PORT STANLEY, FALKLAND ISLANDS —
Nobel peace laureate Adolfo Perez Esquivel and other Argentine human rights activists have visited a Falklands Islands cemetery ahead of planned efforts by Britain and Argentina to identify the remains of 123 Argentine soldiers buried after their 1982 war.
The two nations agreed last year to have a team of forensic experts from the International Committee of the Red Cross identify the remains. Esquivel, Nora Cortinas of the Mothers of Plaza de Mayo group and other activists visited Darwin Cemetery on Tuesday.
“For me it is all about looking to rebuild a bridge between the habitants of the islands and us, as human beings, as peoples. After all we have shared roots,” Perez Esquivel said.
Falklands or Malvinas?
Argentina lost a brief but bloody war with Britain after Argentine troops invaded the South Atlantic archipelago. Argentina still claims the islands, which it calls the Malvinas. Britain says the Falklands are a self-governing entity under its protection.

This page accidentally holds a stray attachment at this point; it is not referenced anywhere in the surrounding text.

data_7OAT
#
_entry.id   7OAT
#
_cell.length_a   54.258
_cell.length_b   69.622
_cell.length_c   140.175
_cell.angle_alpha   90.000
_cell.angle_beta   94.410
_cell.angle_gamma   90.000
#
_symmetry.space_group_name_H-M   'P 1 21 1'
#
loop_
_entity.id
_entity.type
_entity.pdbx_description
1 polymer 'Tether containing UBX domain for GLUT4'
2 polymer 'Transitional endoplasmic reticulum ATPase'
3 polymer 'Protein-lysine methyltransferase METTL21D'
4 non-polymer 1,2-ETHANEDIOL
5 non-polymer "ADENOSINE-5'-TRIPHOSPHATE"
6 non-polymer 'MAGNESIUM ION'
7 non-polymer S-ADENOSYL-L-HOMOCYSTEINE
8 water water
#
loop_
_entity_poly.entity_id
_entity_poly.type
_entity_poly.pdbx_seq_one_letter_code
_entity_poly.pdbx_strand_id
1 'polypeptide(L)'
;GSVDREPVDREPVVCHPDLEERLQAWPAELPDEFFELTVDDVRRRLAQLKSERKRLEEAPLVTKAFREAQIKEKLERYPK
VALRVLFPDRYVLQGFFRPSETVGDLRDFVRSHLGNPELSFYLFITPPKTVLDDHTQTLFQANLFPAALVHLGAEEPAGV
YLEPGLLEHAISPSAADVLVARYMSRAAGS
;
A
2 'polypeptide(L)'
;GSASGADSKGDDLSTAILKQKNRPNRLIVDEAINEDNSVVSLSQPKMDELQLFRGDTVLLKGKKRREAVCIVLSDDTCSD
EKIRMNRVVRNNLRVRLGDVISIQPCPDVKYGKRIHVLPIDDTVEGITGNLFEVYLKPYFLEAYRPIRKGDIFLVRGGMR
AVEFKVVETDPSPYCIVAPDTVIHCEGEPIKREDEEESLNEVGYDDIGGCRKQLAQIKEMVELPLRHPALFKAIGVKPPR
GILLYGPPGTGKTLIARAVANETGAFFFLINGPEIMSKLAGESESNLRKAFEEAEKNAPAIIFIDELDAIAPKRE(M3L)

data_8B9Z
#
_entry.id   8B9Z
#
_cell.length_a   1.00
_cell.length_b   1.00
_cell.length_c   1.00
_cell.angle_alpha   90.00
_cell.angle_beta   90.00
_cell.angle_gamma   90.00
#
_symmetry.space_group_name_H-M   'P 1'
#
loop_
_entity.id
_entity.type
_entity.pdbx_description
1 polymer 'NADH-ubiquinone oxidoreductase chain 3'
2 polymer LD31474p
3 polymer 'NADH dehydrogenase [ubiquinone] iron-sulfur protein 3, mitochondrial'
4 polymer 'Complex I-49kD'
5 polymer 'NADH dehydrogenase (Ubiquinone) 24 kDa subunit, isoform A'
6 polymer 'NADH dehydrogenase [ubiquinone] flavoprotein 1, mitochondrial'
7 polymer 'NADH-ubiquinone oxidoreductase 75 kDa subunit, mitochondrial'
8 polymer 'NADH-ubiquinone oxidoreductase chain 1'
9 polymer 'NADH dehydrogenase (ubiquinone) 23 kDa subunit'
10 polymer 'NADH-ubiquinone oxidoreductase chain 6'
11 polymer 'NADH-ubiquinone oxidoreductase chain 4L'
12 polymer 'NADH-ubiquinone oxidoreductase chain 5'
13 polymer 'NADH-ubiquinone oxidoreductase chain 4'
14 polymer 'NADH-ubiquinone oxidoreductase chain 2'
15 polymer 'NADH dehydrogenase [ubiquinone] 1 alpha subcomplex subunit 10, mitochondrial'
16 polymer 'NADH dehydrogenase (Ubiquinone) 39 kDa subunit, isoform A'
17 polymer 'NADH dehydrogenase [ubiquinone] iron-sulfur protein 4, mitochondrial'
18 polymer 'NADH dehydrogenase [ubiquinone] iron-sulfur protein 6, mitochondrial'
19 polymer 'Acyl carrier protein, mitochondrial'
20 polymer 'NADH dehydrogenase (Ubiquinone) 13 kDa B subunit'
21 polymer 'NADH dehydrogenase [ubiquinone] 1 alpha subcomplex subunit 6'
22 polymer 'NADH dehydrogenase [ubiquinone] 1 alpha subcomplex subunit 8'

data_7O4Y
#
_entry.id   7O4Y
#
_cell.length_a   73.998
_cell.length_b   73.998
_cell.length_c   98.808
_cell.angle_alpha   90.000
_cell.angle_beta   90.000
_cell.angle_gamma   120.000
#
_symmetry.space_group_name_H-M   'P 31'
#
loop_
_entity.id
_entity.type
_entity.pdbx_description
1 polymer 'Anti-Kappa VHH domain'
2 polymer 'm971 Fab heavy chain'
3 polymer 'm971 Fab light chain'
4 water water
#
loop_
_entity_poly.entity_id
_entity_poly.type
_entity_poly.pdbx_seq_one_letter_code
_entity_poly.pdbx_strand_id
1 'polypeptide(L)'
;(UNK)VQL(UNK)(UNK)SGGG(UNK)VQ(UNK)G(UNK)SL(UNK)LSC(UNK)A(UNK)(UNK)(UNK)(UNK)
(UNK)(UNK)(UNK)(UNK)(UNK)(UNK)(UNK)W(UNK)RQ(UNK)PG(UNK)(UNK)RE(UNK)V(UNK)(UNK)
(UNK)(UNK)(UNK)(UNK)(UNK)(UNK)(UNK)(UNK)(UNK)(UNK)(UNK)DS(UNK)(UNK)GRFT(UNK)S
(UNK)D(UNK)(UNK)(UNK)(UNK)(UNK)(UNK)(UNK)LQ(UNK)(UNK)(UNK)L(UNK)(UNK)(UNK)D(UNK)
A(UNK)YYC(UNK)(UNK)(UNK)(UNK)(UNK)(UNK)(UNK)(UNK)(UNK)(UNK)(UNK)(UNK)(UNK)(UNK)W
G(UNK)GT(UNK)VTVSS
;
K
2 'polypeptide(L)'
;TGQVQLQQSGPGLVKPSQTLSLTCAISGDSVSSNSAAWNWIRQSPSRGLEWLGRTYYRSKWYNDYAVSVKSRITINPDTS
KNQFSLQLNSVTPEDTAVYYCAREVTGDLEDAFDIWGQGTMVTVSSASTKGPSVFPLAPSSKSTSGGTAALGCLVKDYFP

In all, the war claimed the lives of 649 Argentines and 255 British soldiers. The bodies of the Argentine war dead are expected to be exhumed from their individual graves in June so DNA samples can be taken. Some fear the identification could lead others to ask that the remains be moved to Argentina's mainland, though that is not part of the plan at this point.
“I think every one of the families has the right to decide where the bodies of their sons should finally rest,” Cortinas said. “We have to keep strengthening bonds among our communities and maintain respect among out peoples. In this case, this country has been colonized and we have to end with that colonization and let these people be free.”
Visit concerns islanders
Some islanders have already expressed concern about the visit, saying the Argentines ignore the wishes of the Falklands' 3,000 residents who have expressed a desire to remain British.
“They seem to be stuck with the idea that we are directly under colonial rule and in fact, they keep talking about our government, if they talk about our government at all, as a colonial government,” said John Fowler, a former editor of the islands' weekly newspaper, the Penguin News.
In a breakthrough after decades of tense relations, Argentina and Britain also agreed last year to lift some restrictions on the extraction of natural resources, shipping and fishing industries in the Falklands and increase the number of flights between the islands and South America.